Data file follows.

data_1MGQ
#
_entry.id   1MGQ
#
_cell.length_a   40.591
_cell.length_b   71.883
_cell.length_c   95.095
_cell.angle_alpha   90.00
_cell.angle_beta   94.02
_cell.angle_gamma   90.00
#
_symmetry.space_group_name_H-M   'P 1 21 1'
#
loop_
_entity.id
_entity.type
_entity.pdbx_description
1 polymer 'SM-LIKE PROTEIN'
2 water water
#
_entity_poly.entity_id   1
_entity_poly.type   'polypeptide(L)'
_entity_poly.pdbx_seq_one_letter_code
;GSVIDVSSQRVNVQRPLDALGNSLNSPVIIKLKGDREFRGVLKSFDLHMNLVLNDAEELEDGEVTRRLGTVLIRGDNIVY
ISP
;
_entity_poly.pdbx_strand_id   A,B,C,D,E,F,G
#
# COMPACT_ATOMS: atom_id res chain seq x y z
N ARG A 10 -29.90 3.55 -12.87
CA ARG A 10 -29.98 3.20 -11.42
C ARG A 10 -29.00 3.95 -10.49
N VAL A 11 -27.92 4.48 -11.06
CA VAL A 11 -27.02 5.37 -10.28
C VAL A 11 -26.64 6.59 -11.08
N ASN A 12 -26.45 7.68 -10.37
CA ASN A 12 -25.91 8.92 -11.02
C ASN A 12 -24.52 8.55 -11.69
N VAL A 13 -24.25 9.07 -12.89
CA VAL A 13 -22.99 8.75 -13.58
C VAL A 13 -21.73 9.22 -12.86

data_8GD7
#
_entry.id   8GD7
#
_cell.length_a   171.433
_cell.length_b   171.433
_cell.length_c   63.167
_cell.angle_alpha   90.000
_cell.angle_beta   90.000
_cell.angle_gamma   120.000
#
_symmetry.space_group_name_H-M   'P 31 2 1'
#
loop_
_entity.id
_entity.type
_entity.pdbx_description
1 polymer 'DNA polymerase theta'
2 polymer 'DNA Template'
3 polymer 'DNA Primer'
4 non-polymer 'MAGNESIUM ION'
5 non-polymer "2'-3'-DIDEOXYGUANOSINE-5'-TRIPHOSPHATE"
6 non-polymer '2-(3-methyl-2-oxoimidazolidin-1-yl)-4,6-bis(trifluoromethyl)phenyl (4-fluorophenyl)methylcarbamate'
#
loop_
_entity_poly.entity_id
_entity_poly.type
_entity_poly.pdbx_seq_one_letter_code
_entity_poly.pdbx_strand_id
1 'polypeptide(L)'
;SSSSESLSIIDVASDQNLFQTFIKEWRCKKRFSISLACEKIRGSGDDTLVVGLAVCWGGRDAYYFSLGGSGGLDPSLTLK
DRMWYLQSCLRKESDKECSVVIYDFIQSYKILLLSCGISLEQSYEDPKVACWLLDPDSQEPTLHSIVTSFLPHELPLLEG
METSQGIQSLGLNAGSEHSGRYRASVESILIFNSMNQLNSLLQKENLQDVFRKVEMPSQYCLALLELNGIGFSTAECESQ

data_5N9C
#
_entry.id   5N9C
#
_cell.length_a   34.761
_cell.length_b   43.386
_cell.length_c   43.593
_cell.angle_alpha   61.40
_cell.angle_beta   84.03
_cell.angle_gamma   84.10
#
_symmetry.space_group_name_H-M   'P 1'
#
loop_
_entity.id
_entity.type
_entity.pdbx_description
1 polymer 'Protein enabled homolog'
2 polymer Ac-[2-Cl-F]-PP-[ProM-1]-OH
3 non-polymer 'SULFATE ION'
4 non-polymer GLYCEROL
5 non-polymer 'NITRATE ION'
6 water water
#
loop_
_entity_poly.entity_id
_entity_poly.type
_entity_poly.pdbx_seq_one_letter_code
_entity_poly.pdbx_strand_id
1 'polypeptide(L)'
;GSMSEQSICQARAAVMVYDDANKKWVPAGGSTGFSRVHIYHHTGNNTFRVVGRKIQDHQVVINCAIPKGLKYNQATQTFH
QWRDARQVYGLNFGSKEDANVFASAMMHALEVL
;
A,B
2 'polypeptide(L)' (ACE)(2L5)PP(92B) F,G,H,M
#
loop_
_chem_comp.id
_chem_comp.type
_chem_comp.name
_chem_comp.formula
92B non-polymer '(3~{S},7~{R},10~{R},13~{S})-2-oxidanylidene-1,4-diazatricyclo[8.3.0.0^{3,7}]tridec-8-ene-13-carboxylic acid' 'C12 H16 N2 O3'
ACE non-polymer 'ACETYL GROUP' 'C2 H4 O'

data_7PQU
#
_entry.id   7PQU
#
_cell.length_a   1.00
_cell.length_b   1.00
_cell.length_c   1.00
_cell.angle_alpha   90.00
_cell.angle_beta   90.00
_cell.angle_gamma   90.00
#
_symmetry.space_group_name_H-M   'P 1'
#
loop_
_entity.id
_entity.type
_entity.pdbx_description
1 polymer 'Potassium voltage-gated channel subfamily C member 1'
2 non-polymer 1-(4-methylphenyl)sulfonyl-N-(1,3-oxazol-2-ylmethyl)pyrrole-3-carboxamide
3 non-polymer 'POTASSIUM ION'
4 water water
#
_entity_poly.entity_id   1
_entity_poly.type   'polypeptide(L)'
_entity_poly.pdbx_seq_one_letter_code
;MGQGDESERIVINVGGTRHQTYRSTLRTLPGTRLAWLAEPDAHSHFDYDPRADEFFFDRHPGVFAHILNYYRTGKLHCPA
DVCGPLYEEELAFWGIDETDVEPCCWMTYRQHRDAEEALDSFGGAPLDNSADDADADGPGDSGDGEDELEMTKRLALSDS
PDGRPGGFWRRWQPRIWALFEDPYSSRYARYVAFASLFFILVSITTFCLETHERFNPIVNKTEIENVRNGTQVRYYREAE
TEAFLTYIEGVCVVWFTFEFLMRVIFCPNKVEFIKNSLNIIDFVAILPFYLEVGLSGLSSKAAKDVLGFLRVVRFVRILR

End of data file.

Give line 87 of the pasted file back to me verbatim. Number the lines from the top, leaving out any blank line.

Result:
#